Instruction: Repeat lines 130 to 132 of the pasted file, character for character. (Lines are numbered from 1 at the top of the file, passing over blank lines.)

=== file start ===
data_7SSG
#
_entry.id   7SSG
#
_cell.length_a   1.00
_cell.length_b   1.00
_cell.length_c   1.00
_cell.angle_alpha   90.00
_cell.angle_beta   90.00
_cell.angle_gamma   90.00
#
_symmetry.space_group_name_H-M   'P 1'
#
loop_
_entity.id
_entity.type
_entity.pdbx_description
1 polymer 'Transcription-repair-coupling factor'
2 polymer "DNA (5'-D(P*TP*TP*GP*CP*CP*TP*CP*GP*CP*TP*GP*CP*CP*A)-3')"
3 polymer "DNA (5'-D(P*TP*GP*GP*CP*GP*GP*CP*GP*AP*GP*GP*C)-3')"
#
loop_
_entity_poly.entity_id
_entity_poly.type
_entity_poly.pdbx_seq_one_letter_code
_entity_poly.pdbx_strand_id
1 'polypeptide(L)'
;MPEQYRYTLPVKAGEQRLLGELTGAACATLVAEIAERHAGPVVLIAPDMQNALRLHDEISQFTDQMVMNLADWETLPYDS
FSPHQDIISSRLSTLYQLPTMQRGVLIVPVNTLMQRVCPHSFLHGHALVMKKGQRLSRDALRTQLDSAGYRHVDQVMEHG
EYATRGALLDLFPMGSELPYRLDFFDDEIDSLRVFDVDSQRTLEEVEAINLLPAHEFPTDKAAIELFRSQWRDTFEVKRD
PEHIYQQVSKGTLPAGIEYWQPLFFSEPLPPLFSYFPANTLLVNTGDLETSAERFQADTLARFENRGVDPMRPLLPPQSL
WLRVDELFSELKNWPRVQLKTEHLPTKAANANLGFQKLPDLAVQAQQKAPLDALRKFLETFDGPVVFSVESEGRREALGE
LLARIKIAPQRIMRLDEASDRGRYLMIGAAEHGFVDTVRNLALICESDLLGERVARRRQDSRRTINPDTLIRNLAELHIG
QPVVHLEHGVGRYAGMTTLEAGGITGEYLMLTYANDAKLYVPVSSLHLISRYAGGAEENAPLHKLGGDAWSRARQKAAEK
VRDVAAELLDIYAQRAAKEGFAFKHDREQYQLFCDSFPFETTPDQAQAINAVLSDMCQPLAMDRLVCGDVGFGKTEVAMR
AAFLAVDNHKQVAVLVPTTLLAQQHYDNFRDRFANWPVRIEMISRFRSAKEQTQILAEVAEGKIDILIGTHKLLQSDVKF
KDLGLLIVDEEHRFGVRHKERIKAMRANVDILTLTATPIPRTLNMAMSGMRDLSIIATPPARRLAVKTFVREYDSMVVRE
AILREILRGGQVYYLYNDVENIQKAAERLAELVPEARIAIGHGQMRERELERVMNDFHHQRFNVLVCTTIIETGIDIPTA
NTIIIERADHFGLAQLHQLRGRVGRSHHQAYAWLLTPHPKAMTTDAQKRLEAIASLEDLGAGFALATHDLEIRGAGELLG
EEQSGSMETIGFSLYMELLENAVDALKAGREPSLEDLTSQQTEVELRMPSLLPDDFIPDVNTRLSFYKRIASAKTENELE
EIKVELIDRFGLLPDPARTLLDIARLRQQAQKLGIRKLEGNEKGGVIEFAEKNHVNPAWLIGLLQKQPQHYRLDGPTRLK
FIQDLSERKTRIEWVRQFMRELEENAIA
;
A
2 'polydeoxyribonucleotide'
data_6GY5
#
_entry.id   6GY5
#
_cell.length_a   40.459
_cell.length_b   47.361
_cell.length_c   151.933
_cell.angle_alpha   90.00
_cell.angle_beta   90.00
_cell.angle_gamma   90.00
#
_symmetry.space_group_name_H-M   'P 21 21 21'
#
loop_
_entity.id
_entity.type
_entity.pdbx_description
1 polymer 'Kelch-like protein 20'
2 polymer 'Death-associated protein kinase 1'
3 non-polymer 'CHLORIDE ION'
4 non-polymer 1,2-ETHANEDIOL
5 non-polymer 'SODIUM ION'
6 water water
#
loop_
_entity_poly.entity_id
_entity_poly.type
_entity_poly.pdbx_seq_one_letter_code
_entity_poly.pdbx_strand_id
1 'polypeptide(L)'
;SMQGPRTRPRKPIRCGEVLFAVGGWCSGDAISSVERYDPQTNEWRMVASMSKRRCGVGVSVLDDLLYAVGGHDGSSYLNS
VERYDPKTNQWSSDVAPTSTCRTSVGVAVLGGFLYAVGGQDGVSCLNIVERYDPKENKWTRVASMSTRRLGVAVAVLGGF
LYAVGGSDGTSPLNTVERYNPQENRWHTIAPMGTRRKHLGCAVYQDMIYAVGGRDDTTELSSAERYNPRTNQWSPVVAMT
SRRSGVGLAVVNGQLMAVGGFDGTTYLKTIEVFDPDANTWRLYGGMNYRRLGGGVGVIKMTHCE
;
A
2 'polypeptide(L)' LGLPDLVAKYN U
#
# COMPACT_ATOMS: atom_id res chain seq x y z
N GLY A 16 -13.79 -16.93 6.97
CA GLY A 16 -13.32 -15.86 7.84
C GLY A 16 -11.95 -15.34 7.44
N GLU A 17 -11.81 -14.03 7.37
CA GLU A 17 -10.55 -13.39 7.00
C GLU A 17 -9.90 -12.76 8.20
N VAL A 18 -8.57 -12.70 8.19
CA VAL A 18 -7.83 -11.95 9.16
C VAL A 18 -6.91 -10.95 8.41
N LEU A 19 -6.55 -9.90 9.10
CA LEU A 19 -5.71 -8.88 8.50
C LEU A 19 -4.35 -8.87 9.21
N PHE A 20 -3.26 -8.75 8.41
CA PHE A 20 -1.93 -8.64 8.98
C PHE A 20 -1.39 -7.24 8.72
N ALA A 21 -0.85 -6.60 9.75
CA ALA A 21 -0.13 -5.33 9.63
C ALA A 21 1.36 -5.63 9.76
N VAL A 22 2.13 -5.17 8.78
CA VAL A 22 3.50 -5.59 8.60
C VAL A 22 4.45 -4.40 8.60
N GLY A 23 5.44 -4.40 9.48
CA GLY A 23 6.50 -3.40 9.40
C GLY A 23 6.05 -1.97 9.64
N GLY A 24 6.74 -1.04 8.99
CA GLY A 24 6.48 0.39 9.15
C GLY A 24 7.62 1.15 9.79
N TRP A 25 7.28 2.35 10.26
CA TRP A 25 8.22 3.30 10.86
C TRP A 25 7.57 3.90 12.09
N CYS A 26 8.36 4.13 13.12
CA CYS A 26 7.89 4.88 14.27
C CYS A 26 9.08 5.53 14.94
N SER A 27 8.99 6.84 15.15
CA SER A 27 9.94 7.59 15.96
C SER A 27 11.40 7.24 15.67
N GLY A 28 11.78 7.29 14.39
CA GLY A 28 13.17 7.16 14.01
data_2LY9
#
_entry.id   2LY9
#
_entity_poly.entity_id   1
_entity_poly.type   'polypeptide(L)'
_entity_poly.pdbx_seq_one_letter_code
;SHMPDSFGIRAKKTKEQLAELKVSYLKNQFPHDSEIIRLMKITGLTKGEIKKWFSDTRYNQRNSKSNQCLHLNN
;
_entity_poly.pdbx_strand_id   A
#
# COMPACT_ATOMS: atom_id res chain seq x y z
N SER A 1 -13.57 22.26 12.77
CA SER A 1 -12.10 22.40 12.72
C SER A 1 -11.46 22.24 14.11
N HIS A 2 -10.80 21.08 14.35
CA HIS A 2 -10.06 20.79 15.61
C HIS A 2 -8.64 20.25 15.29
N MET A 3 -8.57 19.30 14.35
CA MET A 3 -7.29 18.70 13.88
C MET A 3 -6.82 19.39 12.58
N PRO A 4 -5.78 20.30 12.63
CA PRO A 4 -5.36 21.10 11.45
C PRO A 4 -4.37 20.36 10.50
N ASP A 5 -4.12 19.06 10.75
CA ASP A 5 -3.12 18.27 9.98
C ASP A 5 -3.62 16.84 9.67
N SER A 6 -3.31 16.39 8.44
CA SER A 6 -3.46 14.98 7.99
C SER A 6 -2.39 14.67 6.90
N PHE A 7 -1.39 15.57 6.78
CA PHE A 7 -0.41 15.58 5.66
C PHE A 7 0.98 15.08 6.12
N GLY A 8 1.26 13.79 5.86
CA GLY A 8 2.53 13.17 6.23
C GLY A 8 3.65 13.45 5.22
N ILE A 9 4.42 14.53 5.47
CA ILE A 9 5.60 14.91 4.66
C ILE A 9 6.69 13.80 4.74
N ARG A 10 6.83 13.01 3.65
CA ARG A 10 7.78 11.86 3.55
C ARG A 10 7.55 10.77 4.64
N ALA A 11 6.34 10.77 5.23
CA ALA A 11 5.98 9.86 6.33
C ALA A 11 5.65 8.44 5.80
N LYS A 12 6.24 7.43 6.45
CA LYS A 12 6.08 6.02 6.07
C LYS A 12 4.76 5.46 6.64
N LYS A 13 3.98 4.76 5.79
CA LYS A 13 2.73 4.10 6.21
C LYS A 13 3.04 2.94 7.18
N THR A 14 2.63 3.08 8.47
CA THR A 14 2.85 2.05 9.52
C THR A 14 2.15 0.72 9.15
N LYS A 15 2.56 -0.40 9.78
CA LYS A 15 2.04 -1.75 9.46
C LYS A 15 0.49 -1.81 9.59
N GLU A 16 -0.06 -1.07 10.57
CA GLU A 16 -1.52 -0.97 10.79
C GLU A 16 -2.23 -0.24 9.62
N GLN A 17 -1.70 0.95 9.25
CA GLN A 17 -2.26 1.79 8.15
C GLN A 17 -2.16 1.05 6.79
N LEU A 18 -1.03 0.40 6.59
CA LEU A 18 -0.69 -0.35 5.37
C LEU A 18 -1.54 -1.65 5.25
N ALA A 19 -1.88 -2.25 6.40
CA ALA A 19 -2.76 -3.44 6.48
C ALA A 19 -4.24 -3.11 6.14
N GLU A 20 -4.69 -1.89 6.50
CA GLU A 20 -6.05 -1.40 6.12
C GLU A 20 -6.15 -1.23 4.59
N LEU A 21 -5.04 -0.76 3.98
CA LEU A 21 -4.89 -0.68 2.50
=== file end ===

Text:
;SHMPDSFGIRAKKTKEQLAELKVSYLKNQFPHDSEIIRLMKITGLTKGEIKKWFSDTRYNQRNSKSNQCLHLNN
;
_entity_poly.pdbx_strand_id   A